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These teams lost a FA, but gained a star in the Draft

June 2, 2020

Signing a free agent is a quick way for a team to add talent to its roster. But losing a free agent? Turns out, that can be helpful, too. The supplemental rounds of the MLB Draft provide extra picks to teams that have lost certain types of free agents. Since

Signing a free agent is a quick way for a team to add talent to its roster. But losing a free agent? Turns out, that can be helpful, too.

The supplemental rounds of the MLB Draft provide extra picks to teams that have lost certain types of free agents. Since the 2013 Draft, supplemental selections have been awarded to clubs that lost a free agent who rejected a qualifying offer. Supplemental picks are made either after the conclusion of Round 1, after Competitive Balance Round B or between the fourth and fifth rounds, depending on the value of the player’s new contract and the financial status of the team receiving the pick.

Previously, supplemental picks were doled out to teams that lost a player who was classified as a Type A or Type B free agent. Under the old system, clubs that signed a Type A free agent also had to surrender their highest Draft pick (or second highest, if their pick fell in the top half of the first round) to that player’s former team, which is how the Angels got the pick that became Mike Trout after losing Mark Teixeira to the Yankees.

The 10 stars below all landed with their current teams via supplemental picks. Players are listed in order by Draft year, starting with the most recent.

Mike Soroka, RHP, Braves (2015 Draft)
Shortly before the start of the 2014 season, Atlanta brought in veteran right-hander Ervin Santana on a one-year deal. Santana ended up posting a 3.95 ERA over 196 innings for the Braves, then left to sign a four-year, $54 million contract with the Twins. As a result, the Braves received a supplemental pick in the 2015 Draft, which they used on Soroka. After a solid but brief debut in 2018, Soroka emerged as Atlanta’s ace as a 21-year-old in ‘19, recording a 2.68 ERA over 29 starts and finishing sixth in the National League Cy Young Award race.

Jack Flaherty, RHP, Cardinals (2014)
Flaherty, like Soroka, was one of the top pitchers in the NL last season, earning a fourth-place finish in the Cy Young Award voting after registering a 2.75 ERA with 231 strikeouts in 196 1/3 innings. Five years prior, the Cardinals selected him 34th overall in the 2014 Draft. They got that pick after outfielder Carlos Beltrán left St. Louis to join the Yankees as a free agent. Beltrán had a successful two-year stint with the Cardinals, making the All-Star team in both seasons and helping St. Louis reach the World Series in 2013. But delivering Flaherty to the Redbirds may turn out to be more important than anything Beltrán accomplished in their uniform.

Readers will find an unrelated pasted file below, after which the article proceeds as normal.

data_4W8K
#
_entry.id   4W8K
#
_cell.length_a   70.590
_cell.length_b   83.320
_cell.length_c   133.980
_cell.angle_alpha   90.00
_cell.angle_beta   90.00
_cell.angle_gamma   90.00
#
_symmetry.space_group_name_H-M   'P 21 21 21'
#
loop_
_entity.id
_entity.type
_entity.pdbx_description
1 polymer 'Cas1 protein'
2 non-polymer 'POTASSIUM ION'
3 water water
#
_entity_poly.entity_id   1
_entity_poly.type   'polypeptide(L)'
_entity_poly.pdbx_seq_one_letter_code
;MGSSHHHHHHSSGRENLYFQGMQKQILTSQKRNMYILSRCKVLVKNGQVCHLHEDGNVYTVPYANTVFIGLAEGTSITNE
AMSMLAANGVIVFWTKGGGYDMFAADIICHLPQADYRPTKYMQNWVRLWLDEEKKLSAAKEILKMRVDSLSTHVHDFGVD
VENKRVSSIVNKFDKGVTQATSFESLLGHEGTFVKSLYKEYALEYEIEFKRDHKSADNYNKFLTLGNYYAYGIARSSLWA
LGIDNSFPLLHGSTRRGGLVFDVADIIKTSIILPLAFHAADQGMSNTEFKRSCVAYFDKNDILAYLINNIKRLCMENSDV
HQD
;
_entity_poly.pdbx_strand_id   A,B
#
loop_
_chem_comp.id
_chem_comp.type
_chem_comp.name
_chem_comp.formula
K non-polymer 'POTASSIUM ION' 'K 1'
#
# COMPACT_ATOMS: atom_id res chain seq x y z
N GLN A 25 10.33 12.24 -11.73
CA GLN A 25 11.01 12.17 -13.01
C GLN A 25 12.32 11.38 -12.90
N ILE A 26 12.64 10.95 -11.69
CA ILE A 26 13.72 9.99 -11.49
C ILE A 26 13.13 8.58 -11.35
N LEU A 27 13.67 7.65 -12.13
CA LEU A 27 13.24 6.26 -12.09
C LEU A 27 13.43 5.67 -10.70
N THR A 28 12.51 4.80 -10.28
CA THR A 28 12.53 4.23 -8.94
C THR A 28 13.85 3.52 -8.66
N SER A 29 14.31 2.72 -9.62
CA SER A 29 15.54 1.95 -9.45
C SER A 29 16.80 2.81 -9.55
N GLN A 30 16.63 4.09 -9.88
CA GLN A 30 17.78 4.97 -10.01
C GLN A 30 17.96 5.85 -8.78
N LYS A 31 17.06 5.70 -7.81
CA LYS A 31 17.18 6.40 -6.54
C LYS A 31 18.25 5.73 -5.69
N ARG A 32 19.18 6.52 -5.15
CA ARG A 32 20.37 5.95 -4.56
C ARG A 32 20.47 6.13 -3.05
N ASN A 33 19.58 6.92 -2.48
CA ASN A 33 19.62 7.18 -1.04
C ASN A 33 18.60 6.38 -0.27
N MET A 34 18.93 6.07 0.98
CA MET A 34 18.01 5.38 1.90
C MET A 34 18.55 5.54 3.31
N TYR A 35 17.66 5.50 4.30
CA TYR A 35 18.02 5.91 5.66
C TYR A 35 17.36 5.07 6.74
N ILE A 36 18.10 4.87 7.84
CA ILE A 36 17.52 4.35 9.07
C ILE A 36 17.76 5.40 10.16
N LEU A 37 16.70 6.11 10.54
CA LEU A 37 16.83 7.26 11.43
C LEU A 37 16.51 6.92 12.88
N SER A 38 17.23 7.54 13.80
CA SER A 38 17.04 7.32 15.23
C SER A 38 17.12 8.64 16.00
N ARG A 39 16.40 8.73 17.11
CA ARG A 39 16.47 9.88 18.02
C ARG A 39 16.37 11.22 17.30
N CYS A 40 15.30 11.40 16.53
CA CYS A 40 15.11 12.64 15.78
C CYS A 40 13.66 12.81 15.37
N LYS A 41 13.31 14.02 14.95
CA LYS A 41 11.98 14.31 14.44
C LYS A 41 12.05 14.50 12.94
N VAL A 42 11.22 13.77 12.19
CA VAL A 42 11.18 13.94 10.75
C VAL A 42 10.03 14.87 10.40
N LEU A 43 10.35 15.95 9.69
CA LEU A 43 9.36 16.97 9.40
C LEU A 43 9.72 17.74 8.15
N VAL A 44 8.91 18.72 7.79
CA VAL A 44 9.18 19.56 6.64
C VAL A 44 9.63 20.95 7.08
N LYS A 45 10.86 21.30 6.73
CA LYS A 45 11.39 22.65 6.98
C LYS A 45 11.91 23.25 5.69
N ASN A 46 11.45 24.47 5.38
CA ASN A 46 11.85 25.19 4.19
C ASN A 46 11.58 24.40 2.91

Aaron Judge, OF, Yankees (2013)
While the signing of Teixeira, CC Sabathia and A.J. Burnett stole the headlines during the 2008-09 offseason, the Yankees also made an under-the-radar trade to pick up Nick Swisher from the White Sox shortly after the ‘08 campaign ended. The effervescent right fielder spent four years in the Bronx, becoming a fan favorite and producing 20-plus homers, 30-plus doubles and 80-plus RBIs in each season. He also left the Yanks with a wonderful parting gift when he departed to sign with the Indians: the 32nd pick in the 2013 MLB Draft. New York used that pick to select Judge, who has become the face of the franchise in his three-plus seasons in the Majors.

Matt Olson, 1B, Athletics (2012)
In November 2011, the A’s made a minor trade to acquire outfielder David DeJesus from the Royals. After posting a .698 OPS in 131 games for Oakland the following season, DeJesus signed with the Cubs, leaving the A’s with the 47th pick in the 2012 Draft. That’s how Oakland landed Olson, who has become a stud on both sides of the ball for the club, pairing Gold Glove defense at first base with impressive power. The 26-year-old was worth 5.4 Wins Above Replacement in 2019, per Baseball-Reference, despite missing 34 games with a fractured hamate bone in his right hand.

Lance McCullers Jr., RHP, Astros (2012)
The Astros landed a pair of future All-Stars with their first two picks in the 2012 Draft, grabbing shortstop Carlos Correa at No. 1 overall and selecting McCullers at No. 41. The latter pick came via the departure of shortstop Clint Barmes, who signed with the Pirates after one season in Houston. Although McCullers has battled injuries and inconsistency during his MLB career, he has shown flashes of excellence, posting a 3.24 FIP and a 26.6% strikeout rate in four seasons before missing all of 2019 while recovering from Tommy John surgery.